Most insect borers are attracted to weakened, damaged, dying or dead plants. These are referred to as “secondary invaders” because they attack only after a plant has been weakened by another stress. While other wood-boring insects that attack healthy trees and shrubs are called “primary invaders.” Primary invaders may eventually kill trees.

Borer infestations often go unnoticed until plants or parts of plants begin to die or show external signs of damage. Wood-boring insects often produce sawdust-like frass. Their holes are normally round, oval or semicircular and are found in a random pattern on the plant.

Many borers damage plants by tunneling through the inner bark layer into the sapwood that transports nutrients and water to the leaves. These insects are called phloem feeders. When the cambium layer is completely girdled the plant eventually dies above or beyond the damage site. Partial girdling reduces plant growth and vigor above the site of attack. On occasion, tunneling makes the tree weak, causing limbs and branches to fall.

If you suspect that you have a tree suffering from an attack of boring beetles or other wood boring insects, call L&A Tree Service at 903-357-9292 or contact us now for assistance.

Heart RotIn trees, heart rot is a fungal disease that causes the decay of wood at the center of the trunk and branches. Fungi enter the tree through wounds in the bark and decay the heartwood. The diseased heartwood softens resulting in trees being structurally weaker and prone to breakage. Tree heart rot is prevalent throughout the world affecting all hardwood trees and can be very difficult to prevent. A good indication of heart rot is the presence of mushrooms or fungus conks on the tree.

The prevention of tree heart rot can be a very difficult task, but there are effective measures to minimize damage. These methods include facilitating healthy growth, minimizing wounds, and proper pruning of branches. A healthy tree naturally combats tree heart rot through a process called compartmentalization. The tree grows around the decayed wood tissue and prevents the fungus from spreading to a larger area of the trunk. Providing a tree with the necessary nutrients, water, and growing conditions will promote healthy growth and minimize rot. The bark is the tree's main defense against disease; reducing the amount of large wounds and bare wood, especially in older trees, helps prevent rot.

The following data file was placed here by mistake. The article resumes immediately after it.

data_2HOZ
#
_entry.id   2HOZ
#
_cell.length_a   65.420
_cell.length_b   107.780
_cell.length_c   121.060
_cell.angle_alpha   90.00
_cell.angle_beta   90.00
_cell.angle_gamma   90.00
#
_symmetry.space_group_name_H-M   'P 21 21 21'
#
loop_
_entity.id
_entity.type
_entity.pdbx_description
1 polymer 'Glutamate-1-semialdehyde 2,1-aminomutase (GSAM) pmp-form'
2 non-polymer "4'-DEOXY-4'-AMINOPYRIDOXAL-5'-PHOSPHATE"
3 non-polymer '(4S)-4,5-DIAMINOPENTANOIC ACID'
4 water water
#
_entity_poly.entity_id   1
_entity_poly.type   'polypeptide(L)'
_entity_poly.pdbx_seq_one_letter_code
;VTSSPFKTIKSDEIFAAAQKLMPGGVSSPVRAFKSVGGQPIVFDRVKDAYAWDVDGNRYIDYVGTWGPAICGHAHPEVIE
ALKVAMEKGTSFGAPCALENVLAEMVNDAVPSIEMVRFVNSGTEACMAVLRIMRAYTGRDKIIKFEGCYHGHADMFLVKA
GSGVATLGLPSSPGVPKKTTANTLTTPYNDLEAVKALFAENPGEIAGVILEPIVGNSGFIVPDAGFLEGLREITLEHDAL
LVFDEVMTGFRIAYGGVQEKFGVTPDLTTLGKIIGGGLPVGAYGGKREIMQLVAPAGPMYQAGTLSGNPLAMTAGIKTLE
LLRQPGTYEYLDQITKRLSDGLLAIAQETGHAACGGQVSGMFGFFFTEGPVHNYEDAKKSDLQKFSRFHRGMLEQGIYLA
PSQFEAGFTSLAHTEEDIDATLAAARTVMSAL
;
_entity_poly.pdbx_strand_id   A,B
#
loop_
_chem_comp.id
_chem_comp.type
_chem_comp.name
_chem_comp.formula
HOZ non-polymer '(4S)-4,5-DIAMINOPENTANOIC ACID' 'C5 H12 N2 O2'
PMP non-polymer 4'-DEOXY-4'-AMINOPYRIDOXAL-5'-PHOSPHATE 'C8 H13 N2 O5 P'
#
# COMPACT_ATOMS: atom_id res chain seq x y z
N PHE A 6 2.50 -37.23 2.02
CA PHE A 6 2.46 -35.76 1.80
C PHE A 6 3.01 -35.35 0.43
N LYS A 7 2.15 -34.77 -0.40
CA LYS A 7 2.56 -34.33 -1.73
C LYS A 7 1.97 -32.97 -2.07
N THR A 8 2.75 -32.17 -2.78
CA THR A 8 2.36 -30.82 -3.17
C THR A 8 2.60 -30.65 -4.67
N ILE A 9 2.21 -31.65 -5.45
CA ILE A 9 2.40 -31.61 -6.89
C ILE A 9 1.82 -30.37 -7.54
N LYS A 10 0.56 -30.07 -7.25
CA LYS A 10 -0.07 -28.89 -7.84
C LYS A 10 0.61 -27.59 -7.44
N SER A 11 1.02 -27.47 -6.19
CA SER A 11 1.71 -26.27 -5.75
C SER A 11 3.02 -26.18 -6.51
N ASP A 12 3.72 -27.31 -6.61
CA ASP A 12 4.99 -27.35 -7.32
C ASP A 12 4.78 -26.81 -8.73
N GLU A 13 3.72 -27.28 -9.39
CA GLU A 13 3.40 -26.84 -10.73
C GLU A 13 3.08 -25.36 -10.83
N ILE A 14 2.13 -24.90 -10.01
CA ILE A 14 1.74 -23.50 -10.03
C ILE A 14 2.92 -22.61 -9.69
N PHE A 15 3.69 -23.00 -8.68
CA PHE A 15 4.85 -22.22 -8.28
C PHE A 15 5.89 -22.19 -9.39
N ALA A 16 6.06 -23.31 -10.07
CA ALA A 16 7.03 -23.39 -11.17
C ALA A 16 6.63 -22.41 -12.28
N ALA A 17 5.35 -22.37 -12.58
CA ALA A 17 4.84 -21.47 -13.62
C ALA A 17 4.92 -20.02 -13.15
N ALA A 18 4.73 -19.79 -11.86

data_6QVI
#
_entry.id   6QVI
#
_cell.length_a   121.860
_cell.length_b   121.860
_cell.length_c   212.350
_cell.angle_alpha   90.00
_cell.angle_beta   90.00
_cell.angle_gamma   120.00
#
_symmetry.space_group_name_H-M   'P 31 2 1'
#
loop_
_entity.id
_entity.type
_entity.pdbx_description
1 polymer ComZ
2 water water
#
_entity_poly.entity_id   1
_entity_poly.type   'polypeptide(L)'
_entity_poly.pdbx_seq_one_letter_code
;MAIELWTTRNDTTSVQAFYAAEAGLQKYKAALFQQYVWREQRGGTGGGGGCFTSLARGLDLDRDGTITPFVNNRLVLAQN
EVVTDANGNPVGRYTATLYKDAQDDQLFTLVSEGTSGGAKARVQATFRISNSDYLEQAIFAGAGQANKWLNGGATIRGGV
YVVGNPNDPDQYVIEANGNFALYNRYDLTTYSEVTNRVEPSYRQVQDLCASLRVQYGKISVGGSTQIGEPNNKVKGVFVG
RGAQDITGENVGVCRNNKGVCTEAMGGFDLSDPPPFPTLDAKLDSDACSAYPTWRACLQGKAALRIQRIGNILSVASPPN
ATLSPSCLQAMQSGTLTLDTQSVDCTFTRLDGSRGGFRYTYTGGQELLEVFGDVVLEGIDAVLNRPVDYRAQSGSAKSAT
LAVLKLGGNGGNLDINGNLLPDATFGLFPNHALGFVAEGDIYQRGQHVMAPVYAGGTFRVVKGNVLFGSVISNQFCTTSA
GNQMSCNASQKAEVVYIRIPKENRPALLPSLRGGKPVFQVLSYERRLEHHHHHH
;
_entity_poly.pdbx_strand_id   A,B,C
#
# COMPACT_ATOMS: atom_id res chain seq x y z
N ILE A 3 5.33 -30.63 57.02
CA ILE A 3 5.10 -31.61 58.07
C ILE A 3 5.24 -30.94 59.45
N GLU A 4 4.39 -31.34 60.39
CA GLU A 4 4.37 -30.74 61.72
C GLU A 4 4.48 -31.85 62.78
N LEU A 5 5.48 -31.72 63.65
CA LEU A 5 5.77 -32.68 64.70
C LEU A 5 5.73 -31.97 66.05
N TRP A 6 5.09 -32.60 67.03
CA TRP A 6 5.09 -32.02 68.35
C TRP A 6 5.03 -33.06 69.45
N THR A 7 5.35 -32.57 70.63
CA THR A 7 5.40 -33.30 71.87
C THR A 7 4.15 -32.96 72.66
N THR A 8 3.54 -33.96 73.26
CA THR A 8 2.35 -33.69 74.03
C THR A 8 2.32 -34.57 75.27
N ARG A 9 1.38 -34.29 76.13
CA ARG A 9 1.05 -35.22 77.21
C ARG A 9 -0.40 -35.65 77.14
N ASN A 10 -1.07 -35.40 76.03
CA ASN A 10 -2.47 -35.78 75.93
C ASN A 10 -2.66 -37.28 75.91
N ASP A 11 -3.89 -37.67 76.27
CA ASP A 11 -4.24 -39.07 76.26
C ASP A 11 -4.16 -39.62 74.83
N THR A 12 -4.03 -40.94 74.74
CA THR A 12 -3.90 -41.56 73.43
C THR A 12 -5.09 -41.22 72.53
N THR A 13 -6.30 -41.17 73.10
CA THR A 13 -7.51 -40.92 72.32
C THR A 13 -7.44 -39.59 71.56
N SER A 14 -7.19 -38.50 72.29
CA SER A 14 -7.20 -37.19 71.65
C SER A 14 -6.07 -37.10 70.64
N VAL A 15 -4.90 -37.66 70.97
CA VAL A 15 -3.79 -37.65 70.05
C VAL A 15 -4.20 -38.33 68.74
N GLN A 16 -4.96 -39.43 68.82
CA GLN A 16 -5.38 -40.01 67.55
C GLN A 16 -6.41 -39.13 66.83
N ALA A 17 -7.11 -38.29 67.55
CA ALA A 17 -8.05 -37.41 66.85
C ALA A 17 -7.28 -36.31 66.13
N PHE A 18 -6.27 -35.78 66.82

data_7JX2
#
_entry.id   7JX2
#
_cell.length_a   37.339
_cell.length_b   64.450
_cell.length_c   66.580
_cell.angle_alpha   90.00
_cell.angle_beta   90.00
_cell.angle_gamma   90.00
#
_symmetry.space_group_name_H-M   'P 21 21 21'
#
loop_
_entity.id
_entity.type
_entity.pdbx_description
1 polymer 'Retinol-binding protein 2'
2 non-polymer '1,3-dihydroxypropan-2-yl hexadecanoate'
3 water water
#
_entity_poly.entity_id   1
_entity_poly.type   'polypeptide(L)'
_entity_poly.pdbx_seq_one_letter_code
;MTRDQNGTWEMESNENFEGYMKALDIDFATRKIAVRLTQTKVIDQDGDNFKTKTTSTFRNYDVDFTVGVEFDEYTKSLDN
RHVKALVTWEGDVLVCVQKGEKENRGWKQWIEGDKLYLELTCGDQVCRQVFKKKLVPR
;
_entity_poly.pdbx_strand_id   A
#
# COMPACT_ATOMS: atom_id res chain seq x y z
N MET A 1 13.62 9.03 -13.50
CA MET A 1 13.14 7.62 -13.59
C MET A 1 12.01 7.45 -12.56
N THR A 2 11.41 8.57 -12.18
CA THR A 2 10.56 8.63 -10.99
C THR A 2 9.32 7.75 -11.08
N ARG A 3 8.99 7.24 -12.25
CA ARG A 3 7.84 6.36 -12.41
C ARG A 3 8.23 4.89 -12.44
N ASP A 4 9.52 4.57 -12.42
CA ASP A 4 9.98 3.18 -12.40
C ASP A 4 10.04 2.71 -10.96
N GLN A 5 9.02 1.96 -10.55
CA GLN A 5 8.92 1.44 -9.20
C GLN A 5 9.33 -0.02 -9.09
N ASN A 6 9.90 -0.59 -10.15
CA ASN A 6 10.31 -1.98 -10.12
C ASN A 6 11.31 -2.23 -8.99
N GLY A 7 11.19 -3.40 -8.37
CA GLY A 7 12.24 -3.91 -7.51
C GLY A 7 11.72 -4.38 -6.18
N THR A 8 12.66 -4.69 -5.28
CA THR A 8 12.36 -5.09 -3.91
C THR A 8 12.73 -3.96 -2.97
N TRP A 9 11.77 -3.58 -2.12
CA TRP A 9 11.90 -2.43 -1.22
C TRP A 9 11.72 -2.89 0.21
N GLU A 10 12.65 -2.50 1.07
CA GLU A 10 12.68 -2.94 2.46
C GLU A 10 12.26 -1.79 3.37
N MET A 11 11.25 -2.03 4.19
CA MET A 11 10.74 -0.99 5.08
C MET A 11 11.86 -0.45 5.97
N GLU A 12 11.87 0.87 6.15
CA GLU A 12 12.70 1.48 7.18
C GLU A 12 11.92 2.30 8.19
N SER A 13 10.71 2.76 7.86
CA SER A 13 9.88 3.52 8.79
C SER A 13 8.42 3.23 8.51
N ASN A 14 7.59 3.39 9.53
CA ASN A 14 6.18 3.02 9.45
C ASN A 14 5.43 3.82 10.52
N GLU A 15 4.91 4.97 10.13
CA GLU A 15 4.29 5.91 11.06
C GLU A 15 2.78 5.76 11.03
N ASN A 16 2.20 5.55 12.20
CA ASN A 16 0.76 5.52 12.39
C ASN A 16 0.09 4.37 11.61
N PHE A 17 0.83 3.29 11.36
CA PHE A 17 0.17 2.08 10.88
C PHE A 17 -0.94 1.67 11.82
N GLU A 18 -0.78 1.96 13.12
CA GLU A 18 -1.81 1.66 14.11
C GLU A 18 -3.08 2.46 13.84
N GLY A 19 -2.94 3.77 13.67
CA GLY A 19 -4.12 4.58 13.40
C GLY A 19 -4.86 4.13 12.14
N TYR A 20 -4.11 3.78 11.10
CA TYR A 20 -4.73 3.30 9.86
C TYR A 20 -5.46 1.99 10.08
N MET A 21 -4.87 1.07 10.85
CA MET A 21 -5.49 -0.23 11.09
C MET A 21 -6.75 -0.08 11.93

Pruning focuses on removing dead or diseased branches with minimal damage done to the tree. Branches connect to the trunk and grow from the branch collar. While the branch itself may be dead, the branch collar is still healthy and resistant to disease. It is from the branch collar that a new limb will generate and grow, so it is important not to damage it while pruning. Improper pruning will inhibit the growth process and provide fungi with ideal growth environments. A professional tree service can properly prune your trees for you.

If you suspect that you have a tree suffering from tree heart rot or another infection, call L&A Tree Service at 903-357-9292 or contact us now for assistance.